Days 31, 32, 33 & 34 of 1,461 (or 2,922)

Advice for my beloved readers: Don’t get food poisoning. 😦

  • To be honest, the reason that I never trusted Uber was the name. Too Randian for my taste. Thankfully (though not for society), the universe has vindicated this arbitrary aversion.
  • Our government put hundreds of Aleuts in decrepit camps during World War II in addition to the thousands of Japanese Americans. Code Switch has a good story about this forgotten crime.
  • Monticello is not going to hide the story of Sally Hemings anymore. Good for them. (h/t Anne Laurie at Balloon Juice)
  • Kenneth Arrow, social scientist and economist extraordinaire, is dead. Quiz bowl players everywhere mourn.
  • What’s left behind when ISIS is defeated? “This Is What’s Left Behind When ISIS Is Defeated.”
  • Remember what I wrote about cognitive dissonance? Exhibit Z: Republicans and Putin.
  • Things that are still cool in these troubled times: Astronomical discoveries!
  • Last October, the Chinese national soccer team, representing the most populous country in the history of Earth, lost at home to Syria, representing a country that’s been engulfed in a civil war for half a decade and is partially overrun by ISIS. That is a humiliation by which all humiliations should be measured.
  • Tom Cotton, who was committing treason before it became the cool thing to do, really, really sucks. He’s a septic tank that can walk like a man.
  • Trump is rolling back Obama’s protections for trans students. Kids are going to suffer. Kids are going to die.

Days 29 and 30 of 1,461 (or 2,922)

Remember the sheer terror that permeated every month of Obama’s presidency? Both sides do it.

On Obamacare

“Every ground commander seeks the battle of annihilation; so far as conditions permit, he tries to duplicate in modern war the classic example of Cannae.”

— Dwight D. Eisenhower, Crusade in Europe, 1948

“This is essentially the collapse of health care reform in the United States Senate. Honestly, the best thing to do right now is kill the Senate bill, go back to the House, start the reconciliation process, where you only need 51 votes and it would be a much simpler bill.”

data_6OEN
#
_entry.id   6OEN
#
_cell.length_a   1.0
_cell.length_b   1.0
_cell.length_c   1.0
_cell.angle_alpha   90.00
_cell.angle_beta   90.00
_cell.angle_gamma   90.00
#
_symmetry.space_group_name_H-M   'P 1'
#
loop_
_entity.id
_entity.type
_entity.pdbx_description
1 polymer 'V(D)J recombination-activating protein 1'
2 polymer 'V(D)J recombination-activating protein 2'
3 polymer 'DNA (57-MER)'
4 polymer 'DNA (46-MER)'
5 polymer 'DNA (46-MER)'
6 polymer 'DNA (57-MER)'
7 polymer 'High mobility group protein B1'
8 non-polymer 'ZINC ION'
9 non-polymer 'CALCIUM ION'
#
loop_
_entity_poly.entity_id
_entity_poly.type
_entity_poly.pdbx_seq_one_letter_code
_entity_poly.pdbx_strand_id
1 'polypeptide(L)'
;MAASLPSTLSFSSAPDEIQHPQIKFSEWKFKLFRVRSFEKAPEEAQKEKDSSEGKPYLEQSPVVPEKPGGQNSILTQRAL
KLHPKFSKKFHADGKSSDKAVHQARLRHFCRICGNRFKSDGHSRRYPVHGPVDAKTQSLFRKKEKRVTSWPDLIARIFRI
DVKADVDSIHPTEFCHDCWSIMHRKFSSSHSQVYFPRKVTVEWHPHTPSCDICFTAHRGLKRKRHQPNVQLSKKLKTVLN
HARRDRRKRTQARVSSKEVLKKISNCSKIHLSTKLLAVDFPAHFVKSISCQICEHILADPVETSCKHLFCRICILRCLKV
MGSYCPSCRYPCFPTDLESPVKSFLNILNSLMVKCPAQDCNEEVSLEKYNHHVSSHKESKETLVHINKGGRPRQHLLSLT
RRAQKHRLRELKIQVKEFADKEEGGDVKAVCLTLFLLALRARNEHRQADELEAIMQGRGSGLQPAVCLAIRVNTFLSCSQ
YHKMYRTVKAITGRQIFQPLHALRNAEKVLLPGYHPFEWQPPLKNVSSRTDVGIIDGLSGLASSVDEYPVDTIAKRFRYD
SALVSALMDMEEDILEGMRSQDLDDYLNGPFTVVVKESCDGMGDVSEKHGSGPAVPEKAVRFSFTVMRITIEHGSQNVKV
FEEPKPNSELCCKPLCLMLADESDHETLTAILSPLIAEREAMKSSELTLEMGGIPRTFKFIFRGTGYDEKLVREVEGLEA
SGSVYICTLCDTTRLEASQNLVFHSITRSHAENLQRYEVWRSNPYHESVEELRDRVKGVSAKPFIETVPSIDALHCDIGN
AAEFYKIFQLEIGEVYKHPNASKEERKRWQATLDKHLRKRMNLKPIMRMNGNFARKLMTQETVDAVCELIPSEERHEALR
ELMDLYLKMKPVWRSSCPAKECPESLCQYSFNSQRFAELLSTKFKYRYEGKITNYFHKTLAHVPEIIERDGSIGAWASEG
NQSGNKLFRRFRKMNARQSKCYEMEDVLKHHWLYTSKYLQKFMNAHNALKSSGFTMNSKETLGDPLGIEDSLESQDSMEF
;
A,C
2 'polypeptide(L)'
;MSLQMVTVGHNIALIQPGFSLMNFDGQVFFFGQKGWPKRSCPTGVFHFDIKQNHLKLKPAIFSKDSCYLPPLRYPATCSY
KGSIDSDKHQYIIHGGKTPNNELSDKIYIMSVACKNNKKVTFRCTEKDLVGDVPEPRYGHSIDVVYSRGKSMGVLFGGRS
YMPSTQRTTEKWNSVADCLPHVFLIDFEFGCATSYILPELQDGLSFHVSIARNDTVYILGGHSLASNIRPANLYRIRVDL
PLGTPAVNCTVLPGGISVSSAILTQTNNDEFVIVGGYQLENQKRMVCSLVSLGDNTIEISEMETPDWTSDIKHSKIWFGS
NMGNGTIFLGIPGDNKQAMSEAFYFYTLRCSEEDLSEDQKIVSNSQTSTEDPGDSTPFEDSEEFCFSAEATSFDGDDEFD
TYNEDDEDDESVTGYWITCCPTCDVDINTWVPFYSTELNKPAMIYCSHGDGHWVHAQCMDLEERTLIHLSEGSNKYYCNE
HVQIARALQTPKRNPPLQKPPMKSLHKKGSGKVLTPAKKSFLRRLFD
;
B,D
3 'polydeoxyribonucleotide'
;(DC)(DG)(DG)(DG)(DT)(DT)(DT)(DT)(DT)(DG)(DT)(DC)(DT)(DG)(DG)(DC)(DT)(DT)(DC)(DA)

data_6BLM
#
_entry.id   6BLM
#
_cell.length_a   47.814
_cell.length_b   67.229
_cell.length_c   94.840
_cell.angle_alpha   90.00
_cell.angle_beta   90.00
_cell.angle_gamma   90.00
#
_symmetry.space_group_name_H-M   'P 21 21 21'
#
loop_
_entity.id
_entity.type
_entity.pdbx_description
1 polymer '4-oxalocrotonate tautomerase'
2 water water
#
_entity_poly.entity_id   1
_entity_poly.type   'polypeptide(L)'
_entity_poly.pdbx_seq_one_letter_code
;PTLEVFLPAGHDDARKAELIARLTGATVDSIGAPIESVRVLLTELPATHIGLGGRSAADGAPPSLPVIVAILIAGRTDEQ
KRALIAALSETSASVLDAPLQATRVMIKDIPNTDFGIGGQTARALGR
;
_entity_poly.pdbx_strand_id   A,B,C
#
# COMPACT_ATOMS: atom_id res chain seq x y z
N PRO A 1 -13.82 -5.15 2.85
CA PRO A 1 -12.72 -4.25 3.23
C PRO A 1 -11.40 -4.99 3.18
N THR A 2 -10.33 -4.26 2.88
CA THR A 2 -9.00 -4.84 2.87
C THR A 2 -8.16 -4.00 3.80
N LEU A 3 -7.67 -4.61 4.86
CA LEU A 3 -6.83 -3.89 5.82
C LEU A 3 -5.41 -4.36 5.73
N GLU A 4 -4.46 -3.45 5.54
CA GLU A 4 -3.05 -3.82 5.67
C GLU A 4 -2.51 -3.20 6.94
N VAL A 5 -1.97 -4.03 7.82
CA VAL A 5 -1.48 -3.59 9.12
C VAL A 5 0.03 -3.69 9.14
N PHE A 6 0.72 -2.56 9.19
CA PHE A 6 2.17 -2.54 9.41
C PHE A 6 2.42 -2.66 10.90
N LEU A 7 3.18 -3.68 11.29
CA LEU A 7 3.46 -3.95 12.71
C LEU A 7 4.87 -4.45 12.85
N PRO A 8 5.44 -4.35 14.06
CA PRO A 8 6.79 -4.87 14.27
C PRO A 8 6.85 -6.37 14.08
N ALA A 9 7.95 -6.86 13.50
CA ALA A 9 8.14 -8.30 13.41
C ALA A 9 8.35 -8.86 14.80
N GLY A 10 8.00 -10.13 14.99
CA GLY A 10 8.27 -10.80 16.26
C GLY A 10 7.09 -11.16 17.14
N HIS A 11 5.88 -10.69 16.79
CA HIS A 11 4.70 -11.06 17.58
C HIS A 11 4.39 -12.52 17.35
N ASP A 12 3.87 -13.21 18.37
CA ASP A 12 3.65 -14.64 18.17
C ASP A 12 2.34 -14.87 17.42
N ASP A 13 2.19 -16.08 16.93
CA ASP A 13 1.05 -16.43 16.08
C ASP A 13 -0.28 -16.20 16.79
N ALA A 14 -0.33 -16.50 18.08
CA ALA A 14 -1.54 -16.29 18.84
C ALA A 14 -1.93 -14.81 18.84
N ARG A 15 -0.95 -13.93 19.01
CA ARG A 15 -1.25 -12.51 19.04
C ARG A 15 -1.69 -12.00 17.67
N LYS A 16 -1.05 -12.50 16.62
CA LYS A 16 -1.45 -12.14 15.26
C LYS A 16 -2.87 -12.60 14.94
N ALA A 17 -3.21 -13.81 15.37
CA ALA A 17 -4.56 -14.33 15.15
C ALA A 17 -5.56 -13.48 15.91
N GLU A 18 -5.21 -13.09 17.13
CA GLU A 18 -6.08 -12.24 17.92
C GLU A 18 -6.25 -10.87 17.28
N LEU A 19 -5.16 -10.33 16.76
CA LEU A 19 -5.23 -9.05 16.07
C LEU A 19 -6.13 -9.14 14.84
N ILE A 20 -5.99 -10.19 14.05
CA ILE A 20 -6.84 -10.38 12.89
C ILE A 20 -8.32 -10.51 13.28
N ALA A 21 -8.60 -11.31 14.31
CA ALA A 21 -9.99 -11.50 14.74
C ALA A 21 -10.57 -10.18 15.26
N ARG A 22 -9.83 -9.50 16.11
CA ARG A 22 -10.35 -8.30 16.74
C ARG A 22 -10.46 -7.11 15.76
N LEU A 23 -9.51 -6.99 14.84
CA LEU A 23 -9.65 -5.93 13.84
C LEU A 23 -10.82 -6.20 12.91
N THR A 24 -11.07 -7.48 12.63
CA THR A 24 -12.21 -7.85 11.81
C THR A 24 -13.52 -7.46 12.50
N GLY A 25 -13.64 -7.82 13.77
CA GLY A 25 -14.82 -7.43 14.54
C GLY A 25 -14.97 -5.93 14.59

—Howard Dean, December 16, 2009

The Republicans are having a gay old time trying to repeal the Patient Protection and Affordable Care Act. As long as Paul Ryan draws breath they still have a chance to kill it off, but it’s taken them almost a month to even begin to get rid of something they’ve denounced for most of the last decade. This is the easiest time to get things through Congress, yet they can’t do it. But let’s talk some history.

Many of you may not remember this, but back in 2009 and 2010 there was a very, very spirited “kill the bill” effort against the ACA. No, not the Republican effort, but one from the left. It really took off after Joe Lieberman, scum of the earth, refused to support any health care reform legislation that included either a public option on the Marketplace or a lowering of the Medicare-eligible age to 55 (a.k.a. single-payer). This meant that the law wasn’t going to include government-provided health insurance (the Medicaid expansion, also single-payer, was and continues to be ignored).

The argument in favor of killing the ACA and starting over essentially had two parts:

  1. It was a Republican plan written by the Heritage Foundation.
  2. It would give billions of dollars to the insurance companies and entrench our wicked healthcare system for all time. Passing the ACA would not just be bad reform, but it would make future reform impossible.

Therefore, it was better to regroup and come back with a better plan, and better Democrats. Whenever that would be was not made clear.